Lake Worth Beach repeals 2 panhandling ordinances
The City of Lake Worth Beach is stepping back on two panhandling ordinances over concerns of litigation.
After a lot of comments and controversy in recent weeks, Lake Worth Beach city commissioners moved forward with repealing two panhandling ordinances during their meeting Tuesday night.
The first ordinance targeted so-called "right of way panhandling" which is commonly seen at the I-95 exit ramps by 6th and 10th Avenues in Lake Worth Beach.
The other ordinance banned so-called "aggressive panhandling," but law enforcement officers say it’s difficult to enforce.
"If there are cities that have these types of ordinances they just haven't been sued yet,” said Glen Torcivia, city attorney for Lake Worth Beach. “That's really the truth because every city that has been sued that we know about has lost.”
Torcivia says the ordinances would likely be struck down in federal court.
He also said similar ordinances have also been repealed in surrounding cities.
The city of Lake Worth Beach was one of the last cities in our area with laws against panhandling. And with a lawsuits and legal fees piling up against them, council members voted in favor of tossing out the current ordinances.
One of them targeted "right of way" panhandling, which is commonly seen at the I-95 exit ramps in Lake Worth Beach.
The other banned "aggressive panhandling."
The issue other municipalities have seen in court is it's a violation of constitutional rights.
"The law is a restriction on the freedom of speaking, and it needs to come down," said Maura Plante, whose organization, Living Hungry, supports homeless children and their families.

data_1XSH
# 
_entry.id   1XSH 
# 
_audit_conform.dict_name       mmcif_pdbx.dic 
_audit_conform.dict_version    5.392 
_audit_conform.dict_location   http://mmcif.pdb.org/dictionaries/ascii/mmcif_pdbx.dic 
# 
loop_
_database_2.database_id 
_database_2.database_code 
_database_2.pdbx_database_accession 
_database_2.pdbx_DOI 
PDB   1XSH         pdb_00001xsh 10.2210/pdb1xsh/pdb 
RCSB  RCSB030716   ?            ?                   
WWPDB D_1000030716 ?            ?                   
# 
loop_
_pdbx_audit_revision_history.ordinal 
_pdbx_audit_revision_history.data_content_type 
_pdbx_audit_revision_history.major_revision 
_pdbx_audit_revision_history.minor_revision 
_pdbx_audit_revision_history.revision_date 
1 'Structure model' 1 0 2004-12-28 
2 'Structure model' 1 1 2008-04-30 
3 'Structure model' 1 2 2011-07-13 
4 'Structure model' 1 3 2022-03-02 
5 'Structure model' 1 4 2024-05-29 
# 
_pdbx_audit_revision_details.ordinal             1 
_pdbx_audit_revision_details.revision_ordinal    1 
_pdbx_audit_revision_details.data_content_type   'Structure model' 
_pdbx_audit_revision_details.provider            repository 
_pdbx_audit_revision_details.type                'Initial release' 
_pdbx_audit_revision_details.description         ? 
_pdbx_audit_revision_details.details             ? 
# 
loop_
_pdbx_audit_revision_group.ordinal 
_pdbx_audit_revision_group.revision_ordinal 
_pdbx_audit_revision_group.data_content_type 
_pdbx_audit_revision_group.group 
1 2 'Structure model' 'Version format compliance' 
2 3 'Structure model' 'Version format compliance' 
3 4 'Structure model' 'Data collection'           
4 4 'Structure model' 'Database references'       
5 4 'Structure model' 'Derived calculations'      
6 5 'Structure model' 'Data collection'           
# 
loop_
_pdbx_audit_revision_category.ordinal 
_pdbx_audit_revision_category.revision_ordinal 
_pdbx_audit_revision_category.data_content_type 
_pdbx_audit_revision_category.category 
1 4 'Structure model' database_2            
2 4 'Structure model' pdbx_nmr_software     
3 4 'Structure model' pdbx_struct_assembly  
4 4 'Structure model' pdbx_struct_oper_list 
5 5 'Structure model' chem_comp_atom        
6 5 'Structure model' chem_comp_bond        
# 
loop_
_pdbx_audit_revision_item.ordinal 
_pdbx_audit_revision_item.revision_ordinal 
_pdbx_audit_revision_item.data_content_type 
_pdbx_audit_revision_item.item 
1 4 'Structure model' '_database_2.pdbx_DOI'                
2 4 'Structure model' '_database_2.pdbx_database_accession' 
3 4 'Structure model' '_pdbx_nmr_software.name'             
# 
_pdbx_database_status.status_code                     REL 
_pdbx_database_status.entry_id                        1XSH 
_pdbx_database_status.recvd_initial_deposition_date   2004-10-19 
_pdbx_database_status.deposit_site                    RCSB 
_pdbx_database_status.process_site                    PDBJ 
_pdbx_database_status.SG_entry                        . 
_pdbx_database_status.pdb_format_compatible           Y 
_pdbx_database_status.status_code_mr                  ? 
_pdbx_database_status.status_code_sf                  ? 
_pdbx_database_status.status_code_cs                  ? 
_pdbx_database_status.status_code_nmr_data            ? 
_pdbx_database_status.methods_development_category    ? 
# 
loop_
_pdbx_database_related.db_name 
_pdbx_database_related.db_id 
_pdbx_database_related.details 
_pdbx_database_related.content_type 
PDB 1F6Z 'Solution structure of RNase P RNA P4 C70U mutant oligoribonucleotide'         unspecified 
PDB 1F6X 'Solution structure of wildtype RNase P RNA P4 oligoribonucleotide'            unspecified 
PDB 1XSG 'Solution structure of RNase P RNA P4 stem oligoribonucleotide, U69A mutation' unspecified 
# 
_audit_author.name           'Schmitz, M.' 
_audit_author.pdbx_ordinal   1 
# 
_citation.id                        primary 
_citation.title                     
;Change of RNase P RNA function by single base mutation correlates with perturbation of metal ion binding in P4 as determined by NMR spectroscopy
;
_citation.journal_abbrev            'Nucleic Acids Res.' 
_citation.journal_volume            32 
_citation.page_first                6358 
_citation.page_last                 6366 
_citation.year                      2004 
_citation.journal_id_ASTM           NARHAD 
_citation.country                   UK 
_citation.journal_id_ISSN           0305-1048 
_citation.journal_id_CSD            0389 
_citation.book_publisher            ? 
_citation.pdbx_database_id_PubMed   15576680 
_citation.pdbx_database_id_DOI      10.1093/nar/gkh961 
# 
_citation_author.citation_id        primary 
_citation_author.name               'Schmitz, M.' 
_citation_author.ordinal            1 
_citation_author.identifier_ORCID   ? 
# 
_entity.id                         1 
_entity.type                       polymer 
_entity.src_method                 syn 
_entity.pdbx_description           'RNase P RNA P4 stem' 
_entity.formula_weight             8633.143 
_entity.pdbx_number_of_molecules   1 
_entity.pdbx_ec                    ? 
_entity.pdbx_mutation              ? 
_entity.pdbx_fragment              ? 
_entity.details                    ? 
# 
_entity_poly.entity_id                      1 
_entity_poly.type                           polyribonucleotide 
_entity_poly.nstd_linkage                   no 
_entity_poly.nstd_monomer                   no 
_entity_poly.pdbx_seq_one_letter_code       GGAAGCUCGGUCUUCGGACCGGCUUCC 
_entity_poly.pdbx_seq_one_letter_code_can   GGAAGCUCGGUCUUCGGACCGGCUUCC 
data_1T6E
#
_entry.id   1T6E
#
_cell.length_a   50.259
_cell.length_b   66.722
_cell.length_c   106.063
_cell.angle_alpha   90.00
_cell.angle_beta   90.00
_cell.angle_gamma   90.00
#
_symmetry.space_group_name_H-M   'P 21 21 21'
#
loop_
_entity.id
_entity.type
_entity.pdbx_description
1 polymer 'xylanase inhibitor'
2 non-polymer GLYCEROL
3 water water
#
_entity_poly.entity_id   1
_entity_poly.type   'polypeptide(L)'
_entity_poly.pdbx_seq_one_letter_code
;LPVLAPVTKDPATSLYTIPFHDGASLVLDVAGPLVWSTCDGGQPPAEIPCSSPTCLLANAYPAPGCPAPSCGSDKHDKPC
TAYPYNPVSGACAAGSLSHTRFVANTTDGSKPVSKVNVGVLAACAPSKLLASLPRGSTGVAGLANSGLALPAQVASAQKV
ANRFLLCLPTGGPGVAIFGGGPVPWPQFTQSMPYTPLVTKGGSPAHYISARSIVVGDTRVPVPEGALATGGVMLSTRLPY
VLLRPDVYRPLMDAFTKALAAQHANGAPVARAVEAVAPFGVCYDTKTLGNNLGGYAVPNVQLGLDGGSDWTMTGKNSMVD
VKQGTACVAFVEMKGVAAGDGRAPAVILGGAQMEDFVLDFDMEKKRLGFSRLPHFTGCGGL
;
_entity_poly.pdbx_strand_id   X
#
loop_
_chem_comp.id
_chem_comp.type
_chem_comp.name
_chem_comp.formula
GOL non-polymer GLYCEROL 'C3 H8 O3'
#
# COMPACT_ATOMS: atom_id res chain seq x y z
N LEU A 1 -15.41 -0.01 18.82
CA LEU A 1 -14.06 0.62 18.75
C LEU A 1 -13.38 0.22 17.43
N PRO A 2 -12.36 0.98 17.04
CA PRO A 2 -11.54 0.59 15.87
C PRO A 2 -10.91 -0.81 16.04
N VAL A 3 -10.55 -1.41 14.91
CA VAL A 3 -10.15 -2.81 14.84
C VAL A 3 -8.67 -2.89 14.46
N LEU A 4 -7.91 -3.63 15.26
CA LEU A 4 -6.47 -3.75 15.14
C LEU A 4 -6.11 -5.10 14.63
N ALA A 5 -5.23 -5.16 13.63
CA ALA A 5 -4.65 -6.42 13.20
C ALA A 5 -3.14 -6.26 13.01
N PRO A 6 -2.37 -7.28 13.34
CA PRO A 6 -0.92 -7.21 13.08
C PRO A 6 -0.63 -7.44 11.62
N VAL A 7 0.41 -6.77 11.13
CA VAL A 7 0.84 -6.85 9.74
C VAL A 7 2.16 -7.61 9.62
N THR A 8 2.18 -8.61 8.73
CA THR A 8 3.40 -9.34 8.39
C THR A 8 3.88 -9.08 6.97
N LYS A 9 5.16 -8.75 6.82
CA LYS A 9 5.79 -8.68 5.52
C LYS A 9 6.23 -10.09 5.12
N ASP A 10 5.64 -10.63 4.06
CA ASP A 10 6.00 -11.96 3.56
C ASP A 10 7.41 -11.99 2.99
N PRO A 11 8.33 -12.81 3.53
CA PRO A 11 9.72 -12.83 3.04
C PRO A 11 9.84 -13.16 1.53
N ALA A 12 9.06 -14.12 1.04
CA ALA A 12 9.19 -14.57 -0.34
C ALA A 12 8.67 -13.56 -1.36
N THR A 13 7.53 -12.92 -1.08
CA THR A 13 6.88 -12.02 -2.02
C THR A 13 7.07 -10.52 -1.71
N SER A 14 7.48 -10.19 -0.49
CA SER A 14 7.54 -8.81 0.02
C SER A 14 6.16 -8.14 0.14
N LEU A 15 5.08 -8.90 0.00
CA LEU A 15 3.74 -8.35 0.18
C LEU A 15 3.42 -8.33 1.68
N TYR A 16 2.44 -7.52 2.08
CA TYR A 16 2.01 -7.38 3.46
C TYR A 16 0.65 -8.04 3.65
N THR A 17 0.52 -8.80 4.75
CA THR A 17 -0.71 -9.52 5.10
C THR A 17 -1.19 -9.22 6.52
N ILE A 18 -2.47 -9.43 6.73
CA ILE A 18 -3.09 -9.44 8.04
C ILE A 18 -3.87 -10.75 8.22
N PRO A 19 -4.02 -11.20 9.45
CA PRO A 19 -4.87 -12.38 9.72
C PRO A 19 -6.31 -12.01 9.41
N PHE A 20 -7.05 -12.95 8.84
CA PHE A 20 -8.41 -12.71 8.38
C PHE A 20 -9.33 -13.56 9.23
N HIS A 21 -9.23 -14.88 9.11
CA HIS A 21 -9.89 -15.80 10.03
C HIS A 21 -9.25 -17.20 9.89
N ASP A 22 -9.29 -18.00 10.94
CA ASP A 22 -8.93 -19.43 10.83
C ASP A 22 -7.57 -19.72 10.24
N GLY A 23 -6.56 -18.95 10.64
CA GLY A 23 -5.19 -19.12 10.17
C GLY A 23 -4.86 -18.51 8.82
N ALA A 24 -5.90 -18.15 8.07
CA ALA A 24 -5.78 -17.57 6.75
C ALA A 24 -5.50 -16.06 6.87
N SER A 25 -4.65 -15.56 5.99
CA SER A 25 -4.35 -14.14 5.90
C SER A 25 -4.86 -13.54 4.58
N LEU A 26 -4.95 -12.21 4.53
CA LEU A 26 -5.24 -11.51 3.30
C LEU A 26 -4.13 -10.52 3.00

Plante said there are nearly 200 kids in Lake Worth Beach schools who are homeless and in need of food, and arresting people is not the answer.
"I would recommend supporting these people so they don’t have to stand on the corner and ask for help," Plante said.
But some local businesses on Lake Avenue see it differently.
"The ordinances that’s in place should stay in place, not take it away," said Francine Barnes, who often gives people money on her way home.
However, without enforcement downtown Barnes fears it could impact business.
"If we have a lot of them out on the streets, of course it would deter customers coming in here," Barnes said.
Lake Worth City leaders feel similarly. The mayor said they should now look for alternatives to address the issue.
"My concern is more for the downtown businesses. I don't know the solution, but that is where we need to focus," Mayor Betty Resch said.
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